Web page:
Congress, U.S. President

Manchin, Capito announce $1.2B to expand broadband access in West Virginia

MORGANTOWN – Sen. Joe Manchin and Shelley Moore Capito separately announced on Monday that the state will receive more than $1.2 billion to deploy broadband across the state.

The money is part of $42.45 billion the Biden administration announced to expand broadband coverage across the nation under the Broadband Equity, Access, and Deployment (BEAD) program. Right now, 271,624 homes and small businesses in West Virginia lack access to a high-speed internet connection.

Manchin joined with U.S. Commerce Secretary Gina Raimondo for a press conference with West Virginia reporters.

Raimondo said, “This is a huge day for West Virginia.” The $1,210,800,969.85 will be enough to connect every resident, She commended Manchin for his work. “He has been a stalwart advocate for the people of West Virginia, insisting we have the maps right.”

Manchin talked about the FDR-era rural electrification program, when only about 10-15% of West Virginians had electricity. “With that rural electrification, it changed peoples lives. The same thing’s going to happen with this.”

He began working on correcting the broadband maps back in October 2016, he said, when then-FCC Chairman Tom Wheeler insisted West Virginia had 99% coverage and Manchin demonstrated otherwise.

Manchin said he is working with the local development offices across the state to determine the needs and use the money in the best way.

A release from Commerce’s National Telecommunications and Information Administration explains that states will receive their formal notice of allocation on June 30. They then have 180 days from the date of that formal notice to submit their initial proposals for how they will run their grant programs.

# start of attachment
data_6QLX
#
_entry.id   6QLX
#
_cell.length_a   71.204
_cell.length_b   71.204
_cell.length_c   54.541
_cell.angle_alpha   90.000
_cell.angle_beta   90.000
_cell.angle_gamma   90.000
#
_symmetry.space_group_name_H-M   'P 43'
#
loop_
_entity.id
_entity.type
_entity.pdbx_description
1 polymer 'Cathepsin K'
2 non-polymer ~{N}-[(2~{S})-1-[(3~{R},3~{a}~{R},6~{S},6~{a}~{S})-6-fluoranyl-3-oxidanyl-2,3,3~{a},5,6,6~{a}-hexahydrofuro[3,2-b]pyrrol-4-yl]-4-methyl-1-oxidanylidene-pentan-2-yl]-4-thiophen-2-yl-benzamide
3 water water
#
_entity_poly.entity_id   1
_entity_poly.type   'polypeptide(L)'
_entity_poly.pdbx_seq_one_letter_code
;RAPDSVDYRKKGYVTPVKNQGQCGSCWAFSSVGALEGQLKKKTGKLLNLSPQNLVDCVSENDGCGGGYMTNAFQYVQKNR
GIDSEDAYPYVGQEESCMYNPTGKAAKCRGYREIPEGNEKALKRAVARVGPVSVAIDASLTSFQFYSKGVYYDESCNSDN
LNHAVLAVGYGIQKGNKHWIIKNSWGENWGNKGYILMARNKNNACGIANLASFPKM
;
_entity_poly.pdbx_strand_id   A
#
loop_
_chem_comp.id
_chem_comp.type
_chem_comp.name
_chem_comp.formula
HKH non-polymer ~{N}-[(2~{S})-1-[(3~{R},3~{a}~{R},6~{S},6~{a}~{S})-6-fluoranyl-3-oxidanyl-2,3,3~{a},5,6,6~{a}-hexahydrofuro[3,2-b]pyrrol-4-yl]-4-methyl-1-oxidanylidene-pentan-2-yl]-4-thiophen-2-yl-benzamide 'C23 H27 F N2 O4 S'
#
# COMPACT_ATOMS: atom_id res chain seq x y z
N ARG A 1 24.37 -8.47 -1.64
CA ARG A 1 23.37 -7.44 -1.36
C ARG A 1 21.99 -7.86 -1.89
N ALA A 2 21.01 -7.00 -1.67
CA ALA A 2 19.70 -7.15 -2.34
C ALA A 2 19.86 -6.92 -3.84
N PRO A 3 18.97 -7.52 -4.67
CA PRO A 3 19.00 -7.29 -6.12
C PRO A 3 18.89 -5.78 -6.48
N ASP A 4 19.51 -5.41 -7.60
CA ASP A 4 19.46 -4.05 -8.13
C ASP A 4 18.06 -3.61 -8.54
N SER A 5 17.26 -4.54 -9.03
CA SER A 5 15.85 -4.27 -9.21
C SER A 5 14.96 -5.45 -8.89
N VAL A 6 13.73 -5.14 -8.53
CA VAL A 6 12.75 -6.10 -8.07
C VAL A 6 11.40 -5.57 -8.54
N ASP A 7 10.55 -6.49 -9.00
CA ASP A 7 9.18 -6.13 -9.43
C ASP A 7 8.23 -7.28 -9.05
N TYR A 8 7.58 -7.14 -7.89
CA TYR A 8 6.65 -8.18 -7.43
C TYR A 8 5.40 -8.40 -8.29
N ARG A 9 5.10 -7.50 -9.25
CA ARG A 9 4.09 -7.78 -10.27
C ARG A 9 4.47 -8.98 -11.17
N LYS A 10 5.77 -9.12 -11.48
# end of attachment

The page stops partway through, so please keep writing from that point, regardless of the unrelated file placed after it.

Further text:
States can begin submitting their initial proposals starting July 1. Once NTIA approves a proposal, which will occur on a rolling basis, they will be able to access at least 20% of their allocated funds.

Raimondo said no money goes out until NTIA approves a proposal. They are putting pressure on internet service providers to provide affordable packages. “At the end of the day, we’re not going to approve these plans unless we’re convinced its affordable as well as accessible.”

On the issue of affordability, Manchin and Raimondo said ISPs find providing service to rural and mountainous areas uneconomical, and don’t do it.

But under BEAD, Manchin said, the federal government is covering the cost, not the carrier, so there will be no excuse for anyone to pay high prices or get gouged for gaining access.

Raimondo said, “When we say everyone, we mean everyone. … It is plenty of money to get to everyone.”

Capito is a member of the Commerce, Science, and Transportation and Appropriations Committees, and ranking member of the Environment and Public Works Committee. She noted in her announcement that she has been working on the broadband maps and accessibility issue since 2018.

“Connecting West Virginia has been a top priority of mine since Day One in the U.S. Senate,” she said, “and today’s announcement has the ability to lead us to a major breakthrough in that effort.

“I have consistently worked with those involved in this process at both the state and federal levels to ensure our maps are as accurate as possible and West Virginia receives its fair share of funding,” she said. “This funding, which is the largest amount of broadband funding awarded to the state to date, will assist in our efforts to provide communities with the resources they need to improve connectivity overall.”

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